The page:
Students interested in paramedical esthetics can choose between a certificate or an associate's degree. Certificates take roughly two semesters to complete, though accelerated courses can take under four months to finish. Applicants to these programs must be high school graduates; however, accelerated programs require that applicants also have a current state-issued license to practice esthetics.
Associate degrees are less common and are usually offered by for-profit schools. Programs at associate's level in this field can cover everything from nutrition to psychology and can take roughly two years to complete. Most schools do not have any additional prerequisites outside of high school diploma or GED equivalent. Due to the hands-on nature of these programs, online courses are typically not available.
Certificate in Paramedical Esthetics
Paramedical estheticians differ from traditional estheticians in that they regularly work with severely scarred skin, medical terminology, insurance billing issues and terminally ill patients. Clinical estheticians prepare patients for surgery, analyze complementary colors to skin and hair colors after changes due to chemotherapy and normalize physical appearance after a disfigurement. Techniques they use include chemical peels, lymphatic drainage massage, eyelash extensions and camouflage make-up.
Future clinical estheticians study skin diseases, chemical peels and color theory, in order to best treat patients' physical symptoms and improve their self-esteem after disfiguration. Topics of study include:
- Business skills
- Camouflage make-up
- Infection control
Associate Degrees Paramedical Esthetics
Though rare, some colleges and vocational schools offer associate's degree programs in paramedical esthetics, such as the Associate of Science (A.S.) in Natural Health with a concentration in advanced paramedical skin care or Associate of Applied Science (AAS) in Esthetician with a medical esthetician emphasis. Schools that do offer this training are typically for-profit schools, which may not transfer to related bachelor's degree programs.
The goal of these programs is to equip paramedical students with skin care theory and techniques beyond introductory coursework. Emphasis will be placed on areas applicable to cosmetic surgery, reconstructive surgery, dermatopathology and camouflage makeup, as well as classes similar to the following:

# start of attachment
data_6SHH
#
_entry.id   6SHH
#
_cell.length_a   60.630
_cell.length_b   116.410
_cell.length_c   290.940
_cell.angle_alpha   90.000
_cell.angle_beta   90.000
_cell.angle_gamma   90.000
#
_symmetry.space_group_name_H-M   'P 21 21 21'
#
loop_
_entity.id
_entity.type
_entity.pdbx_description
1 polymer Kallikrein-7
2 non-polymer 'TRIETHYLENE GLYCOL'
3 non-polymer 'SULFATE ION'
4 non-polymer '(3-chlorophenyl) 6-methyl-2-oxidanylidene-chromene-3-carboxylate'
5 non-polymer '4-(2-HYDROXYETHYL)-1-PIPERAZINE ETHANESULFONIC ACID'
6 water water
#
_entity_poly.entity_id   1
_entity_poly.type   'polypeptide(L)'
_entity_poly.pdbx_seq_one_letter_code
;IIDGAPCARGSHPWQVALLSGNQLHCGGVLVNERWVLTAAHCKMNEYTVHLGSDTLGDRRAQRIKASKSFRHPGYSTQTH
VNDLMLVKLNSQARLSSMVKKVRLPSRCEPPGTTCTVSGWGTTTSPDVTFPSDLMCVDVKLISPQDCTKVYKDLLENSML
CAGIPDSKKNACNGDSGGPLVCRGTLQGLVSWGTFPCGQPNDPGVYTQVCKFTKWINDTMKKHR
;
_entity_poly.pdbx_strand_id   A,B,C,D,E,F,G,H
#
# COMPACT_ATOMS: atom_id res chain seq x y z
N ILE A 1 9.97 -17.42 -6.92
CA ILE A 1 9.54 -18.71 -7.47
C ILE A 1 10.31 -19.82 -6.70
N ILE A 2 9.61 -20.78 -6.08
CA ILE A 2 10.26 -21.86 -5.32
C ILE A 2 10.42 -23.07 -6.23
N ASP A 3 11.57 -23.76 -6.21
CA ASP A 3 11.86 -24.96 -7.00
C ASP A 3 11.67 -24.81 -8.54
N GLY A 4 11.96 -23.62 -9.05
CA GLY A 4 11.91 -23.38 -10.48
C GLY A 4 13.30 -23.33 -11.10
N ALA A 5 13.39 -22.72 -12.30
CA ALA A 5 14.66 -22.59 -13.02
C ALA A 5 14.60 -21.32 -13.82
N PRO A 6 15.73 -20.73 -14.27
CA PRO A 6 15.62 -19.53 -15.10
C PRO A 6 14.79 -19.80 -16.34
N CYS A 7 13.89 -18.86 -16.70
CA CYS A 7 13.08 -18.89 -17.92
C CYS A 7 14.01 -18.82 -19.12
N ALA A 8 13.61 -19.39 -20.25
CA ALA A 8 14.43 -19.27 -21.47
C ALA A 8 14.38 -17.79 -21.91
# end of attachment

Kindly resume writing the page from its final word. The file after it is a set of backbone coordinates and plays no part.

- Advanced skin care peels
- Clinical dermatology
- Dermal oncology
According to the U.S. Bureau of Labor Statistics (BLS), jobs for skincare specialists are projected to increase 12% between 2014 and 2024 (www.bls.gov). The BLS reported that the median annual salary for skin care specialists in 2015 was $30,090.
Continuing Education and Licensure
Medical skin care specialist programs are designed for estheticians interested in working in a clinical setting. Coursework is found at the certificate level and teaches students advanced skin care as well as medical terminology and the legal side of working in medical offices.
While all paramedical professionals work under a doctor's guidance, some states do not recognize a difference between paramedical and general estheticians. According to the National Society of Paramedical Esthetic Professionals (NSPEP), paramedical clinical estheticians are state-licensed professionals, while non-licensed estheticians working in a physician's office are called paramedical esthetic professionals (www.nspep.com). The state board of cosmetology runs licensing examinations; however, requirements vary by state.
Certificate programs in paramedical esthetics give students the skills and knowledge needed to become a licensed paramedical esthetician; associate programs are less common, but are also available. Licensure requirements vary from state to state, so be sure to investigate what the requirements are where you live.